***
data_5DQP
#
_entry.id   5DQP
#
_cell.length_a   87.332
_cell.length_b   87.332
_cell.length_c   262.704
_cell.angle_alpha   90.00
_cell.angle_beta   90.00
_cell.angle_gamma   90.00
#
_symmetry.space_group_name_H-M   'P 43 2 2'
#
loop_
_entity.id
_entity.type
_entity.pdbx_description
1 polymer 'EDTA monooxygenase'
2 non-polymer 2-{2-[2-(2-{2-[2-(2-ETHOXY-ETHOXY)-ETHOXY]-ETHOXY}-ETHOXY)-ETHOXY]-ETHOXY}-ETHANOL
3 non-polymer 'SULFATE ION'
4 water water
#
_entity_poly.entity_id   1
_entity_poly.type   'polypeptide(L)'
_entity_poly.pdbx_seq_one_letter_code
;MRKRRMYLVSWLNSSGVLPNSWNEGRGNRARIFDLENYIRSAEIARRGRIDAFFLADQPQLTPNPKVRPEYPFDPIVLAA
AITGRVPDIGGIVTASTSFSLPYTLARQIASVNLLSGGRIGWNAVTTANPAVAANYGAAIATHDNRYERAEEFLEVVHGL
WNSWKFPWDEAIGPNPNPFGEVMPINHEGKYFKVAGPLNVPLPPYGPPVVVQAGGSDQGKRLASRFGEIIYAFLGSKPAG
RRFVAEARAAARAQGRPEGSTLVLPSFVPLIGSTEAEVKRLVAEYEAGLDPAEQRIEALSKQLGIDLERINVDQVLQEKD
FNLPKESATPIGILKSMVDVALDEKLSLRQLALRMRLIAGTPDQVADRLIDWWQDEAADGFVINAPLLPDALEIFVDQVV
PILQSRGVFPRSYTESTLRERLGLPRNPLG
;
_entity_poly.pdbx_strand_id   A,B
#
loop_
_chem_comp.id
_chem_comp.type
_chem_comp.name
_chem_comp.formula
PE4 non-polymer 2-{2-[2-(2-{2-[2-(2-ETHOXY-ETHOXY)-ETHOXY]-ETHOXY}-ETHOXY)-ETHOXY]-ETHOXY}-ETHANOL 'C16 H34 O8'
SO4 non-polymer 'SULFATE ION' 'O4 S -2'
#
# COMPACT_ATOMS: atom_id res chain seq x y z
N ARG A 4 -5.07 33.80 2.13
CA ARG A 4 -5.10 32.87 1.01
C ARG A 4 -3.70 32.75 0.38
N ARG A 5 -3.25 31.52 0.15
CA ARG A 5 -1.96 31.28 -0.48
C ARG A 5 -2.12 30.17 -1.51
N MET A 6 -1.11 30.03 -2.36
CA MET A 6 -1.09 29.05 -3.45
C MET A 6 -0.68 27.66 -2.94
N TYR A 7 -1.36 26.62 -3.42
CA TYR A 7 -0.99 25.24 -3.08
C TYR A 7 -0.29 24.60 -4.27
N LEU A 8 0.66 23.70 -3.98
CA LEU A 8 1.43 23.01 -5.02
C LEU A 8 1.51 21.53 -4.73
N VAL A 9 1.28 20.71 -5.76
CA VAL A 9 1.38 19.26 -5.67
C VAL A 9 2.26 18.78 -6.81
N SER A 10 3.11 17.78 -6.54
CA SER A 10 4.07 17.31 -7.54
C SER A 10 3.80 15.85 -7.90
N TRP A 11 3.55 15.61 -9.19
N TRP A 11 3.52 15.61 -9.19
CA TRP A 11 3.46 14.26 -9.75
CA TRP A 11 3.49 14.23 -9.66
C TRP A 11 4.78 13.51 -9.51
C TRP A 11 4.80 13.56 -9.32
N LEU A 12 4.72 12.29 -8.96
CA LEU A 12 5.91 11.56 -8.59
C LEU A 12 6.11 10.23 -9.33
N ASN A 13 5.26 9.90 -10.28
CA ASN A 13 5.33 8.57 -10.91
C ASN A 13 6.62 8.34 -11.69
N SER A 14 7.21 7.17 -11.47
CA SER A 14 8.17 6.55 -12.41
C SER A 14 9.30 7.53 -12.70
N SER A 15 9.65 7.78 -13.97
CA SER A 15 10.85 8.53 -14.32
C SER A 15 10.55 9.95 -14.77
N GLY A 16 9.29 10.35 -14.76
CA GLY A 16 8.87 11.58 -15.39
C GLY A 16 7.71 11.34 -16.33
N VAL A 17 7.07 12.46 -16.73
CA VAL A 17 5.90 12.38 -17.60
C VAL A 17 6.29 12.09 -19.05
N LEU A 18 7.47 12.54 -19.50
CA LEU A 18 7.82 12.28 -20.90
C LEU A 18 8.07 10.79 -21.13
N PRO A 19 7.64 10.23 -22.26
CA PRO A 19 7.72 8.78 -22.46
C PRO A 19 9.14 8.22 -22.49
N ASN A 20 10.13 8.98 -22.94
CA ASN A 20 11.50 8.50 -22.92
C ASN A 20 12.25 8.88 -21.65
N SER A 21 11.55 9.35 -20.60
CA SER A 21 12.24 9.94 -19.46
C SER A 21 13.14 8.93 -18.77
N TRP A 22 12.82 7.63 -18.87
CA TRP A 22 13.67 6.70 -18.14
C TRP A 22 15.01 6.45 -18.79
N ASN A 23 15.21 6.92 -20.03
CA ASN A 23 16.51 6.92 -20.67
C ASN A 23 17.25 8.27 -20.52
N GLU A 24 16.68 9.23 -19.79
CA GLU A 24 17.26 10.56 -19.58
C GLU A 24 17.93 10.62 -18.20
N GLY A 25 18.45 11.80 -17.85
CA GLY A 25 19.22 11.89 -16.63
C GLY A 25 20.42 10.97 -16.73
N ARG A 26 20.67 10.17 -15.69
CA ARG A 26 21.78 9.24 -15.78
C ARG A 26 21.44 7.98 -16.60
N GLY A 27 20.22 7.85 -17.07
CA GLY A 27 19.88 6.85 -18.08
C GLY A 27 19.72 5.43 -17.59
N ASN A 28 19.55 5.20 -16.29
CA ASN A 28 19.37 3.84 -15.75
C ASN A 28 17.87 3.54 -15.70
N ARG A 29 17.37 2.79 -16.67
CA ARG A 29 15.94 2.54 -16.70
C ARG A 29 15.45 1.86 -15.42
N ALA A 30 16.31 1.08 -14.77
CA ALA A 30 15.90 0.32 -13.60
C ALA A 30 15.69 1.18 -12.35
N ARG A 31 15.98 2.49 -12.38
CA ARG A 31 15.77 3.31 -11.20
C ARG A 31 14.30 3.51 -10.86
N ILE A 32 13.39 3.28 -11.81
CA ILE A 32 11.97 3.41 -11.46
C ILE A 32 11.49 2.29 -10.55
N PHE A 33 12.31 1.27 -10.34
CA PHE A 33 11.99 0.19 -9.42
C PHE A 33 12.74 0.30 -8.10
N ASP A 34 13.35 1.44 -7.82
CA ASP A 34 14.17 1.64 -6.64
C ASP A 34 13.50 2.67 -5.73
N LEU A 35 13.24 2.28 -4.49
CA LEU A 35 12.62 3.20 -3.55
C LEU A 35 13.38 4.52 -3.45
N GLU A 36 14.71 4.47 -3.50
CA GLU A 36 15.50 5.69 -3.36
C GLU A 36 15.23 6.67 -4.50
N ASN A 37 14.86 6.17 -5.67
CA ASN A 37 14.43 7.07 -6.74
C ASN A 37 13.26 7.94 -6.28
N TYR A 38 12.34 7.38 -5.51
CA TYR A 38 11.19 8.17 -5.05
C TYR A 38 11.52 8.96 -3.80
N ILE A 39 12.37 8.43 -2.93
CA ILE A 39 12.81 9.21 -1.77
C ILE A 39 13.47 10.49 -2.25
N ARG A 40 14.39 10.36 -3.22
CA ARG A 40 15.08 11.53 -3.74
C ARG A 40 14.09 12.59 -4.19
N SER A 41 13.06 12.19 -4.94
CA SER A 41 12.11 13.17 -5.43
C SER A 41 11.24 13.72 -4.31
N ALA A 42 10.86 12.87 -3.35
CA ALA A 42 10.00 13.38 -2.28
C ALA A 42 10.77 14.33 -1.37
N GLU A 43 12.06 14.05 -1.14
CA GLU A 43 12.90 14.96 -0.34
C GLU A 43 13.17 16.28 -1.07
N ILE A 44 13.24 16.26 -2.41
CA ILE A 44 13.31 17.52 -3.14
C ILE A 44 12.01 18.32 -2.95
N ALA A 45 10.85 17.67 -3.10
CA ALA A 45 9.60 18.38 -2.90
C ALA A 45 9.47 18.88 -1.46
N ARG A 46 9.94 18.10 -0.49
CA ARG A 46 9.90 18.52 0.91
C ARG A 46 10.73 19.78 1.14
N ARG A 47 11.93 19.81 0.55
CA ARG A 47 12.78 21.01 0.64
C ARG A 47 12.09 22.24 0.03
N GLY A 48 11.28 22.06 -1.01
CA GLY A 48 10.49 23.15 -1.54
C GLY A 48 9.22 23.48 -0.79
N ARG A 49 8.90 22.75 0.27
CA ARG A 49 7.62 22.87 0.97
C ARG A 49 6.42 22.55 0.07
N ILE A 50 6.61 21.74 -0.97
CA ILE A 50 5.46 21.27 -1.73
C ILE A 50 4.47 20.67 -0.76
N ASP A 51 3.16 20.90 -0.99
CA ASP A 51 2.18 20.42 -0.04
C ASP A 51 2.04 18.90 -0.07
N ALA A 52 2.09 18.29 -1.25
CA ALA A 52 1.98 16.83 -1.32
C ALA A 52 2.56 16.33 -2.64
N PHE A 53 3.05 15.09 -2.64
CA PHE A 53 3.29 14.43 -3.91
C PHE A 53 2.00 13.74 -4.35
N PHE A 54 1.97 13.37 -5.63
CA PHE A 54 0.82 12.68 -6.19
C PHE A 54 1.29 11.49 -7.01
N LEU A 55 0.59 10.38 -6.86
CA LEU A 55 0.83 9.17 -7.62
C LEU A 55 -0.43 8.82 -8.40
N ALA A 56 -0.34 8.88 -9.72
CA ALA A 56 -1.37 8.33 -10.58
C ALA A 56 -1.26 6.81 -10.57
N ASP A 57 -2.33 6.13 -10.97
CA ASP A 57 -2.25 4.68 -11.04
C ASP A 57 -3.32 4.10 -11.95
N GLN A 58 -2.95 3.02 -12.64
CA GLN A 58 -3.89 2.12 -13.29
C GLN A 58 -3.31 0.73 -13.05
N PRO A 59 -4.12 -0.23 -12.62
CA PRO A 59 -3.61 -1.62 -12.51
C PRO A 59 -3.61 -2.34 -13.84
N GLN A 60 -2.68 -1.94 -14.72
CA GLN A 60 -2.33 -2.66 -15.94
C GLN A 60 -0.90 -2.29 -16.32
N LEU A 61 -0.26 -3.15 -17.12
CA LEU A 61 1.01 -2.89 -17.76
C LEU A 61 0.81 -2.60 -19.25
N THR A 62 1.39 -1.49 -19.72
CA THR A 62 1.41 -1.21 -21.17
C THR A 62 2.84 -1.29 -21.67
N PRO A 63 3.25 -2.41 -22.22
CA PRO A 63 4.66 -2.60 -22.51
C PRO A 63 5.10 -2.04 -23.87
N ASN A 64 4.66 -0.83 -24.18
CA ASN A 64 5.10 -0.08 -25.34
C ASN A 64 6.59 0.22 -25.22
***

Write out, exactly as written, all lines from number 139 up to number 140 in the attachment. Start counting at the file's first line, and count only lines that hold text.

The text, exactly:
C ASP A 34 13.50 2.67 -5.73
N LEU A 35 13.24 2.28 -4.49